An exciting new service opened in Belcamp, Dublin, on the Malahide Road Extension as part of St Michael’s House Residential Services this February. The 10-bedded unit and attached day service will meet the needs of people with intellectual disability who develop Alzheimer Disease during their lives. The unit was formally opened by An Taoiseach Bertie Ahern on the 25 March 2002. He paid tribute to the innovative design and thoughtful planning which had gone into the development of this unit.
The new unit is a state of the art building designed by Michael Mohan Architects and built by Halton Construction and funded through St Michael’s House and the Eastern Regional Health Authority. The building is based around two beautiful courtyards which provide safe but stimulating multisensory gardens for residents and those who attend the day service. There are ten individual bedrooms with shared bathrooms between the rooms. As well as sitting rooms and a large dining area, there is a family room and a jacussi/Parker bath facility. In the day service area there are two activity rooms, a sitting room and a multisensory room. For clinical use there are offices and a meeting room.
This unit is part of a three-stage development. The residential and respite beds are already fully in use. The day service is still in the process of development, although it is already used by those living in the unit. A third arm of service is being designed by the multidisciplinary team to support families and staff of service users in the early stages of dementia by providing education, information and some home care.
The service has been developed following two years of research carried out by St Michael’s House clinicians. Nowadays, people with intellectual disabilities generally live longer and healthier lives than in previous generations. However, some people may be at higher risk of developing Alzheimer’s Disease. Thus it has become imperative for an organisation like St Michael’s House to plan a response to meet the needs for people who do develop the illness. The design, building and staffing of the unit, with its further stages of development still to come, are the results of a number of years of research and planning.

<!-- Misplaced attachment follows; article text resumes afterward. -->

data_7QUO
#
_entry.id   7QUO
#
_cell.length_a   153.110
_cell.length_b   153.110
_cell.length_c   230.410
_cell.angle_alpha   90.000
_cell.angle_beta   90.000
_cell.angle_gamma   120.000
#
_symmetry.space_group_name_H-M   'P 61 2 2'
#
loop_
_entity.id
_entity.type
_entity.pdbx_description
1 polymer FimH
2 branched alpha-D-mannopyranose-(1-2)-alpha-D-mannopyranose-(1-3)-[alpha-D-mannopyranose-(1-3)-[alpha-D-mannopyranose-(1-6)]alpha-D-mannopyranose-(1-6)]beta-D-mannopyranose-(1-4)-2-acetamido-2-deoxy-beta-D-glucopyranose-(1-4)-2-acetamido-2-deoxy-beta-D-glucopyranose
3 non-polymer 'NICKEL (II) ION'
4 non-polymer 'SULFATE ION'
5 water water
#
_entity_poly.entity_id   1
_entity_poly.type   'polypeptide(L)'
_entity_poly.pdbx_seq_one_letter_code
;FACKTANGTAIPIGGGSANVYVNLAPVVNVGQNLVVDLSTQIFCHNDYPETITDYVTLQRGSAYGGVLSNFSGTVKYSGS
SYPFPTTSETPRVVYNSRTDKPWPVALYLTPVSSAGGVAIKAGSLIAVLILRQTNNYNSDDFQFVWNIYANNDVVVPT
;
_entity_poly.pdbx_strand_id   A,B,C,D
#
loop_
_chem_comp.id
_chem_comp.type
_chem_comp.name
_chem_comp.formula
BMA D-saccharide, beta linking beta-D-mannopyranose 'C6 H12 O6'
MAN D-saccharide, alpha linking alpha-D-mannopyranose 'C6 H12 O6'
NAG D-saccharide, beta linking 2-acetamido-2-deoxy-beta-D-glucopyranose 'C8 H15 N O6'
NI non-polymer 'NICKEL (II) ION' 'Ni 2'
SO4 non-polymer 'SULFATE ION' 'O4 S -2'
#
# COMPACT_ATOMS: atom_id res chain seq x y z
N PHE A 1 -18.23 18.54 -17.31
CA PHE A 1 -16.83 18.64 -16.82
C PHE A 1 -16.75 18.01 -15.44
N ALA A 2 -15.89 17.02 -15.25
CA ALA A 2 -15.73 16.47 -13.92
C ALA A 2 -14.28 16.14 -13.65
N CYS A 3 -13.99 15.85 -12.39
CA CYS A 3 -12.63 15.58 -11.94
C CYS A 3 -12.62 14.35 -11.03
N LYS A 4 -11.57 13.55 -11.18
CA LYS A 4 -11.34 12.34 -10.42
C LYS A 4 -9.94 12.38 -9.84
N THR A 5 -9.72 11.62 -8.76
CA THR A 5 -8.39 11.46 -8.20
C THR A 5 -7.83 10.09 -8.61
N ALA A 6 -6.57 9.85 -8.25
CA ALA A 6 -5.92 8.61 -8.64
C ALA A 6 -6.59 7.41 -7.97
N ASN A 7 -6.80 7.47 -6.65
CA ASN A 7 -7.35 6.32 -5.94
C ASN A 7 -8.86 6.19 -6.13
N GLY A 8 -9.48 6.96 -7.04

The residential unit is staffed by a combination of nurses and care staff, with a housekeeper. There is a Person in Charge who is also part-time clinical nurse specialist, another innovation for St Michael’s House. The staff team work hard to provide a high-quality service individually tailored to meet the needs of each resident or respite user. Care plans are based on a multidisciplinary assessment of each resident and are regularly reviewed. There is a full multidisciplinary team composed of consultant psychiatrist, psychologist, social worker, physician, occupational therapist, physiotherapist, and speech and language therapist. St Michael’s House is engaged in a process of quality accreditation in conjunction with the Council on Quality and Leadership in Supports for People with Disabilities—the Alzheimer Service works within that framework.
The unit’s partnership with the families and friends of its residents and service users is crucial to its success. There is close and regular communication with family members who call whenever they wish to visit their relative. Family members are involved in all decision making for their relatives and are consulted with at every stage of the illness. There are formal reviews as well as telephone and other contacts. There is a family room in the centre, with a limited facility for overnight stays if required. St Michael’s House is committed to working in close partnership with families to meet the needs of people with disabilities to the highest possible standard of care.
The Alzheimer Service is still in a development stage, but the building of the day and residential unit marks a real milestone in the journey towards providing a service for people with Alzheimer’s and intellectual disability. Revenue funding was obtained as part of a wider expansion process of residential services in St Michael’s House. It has been a great achievement to build and open this building, but there is still further work to be done. Many people with intellectual disability still languish on waiting lists or in inappropriate accommodation. St Michael’s House has taken the first step in addressing the very specialised requirements of some of their service users.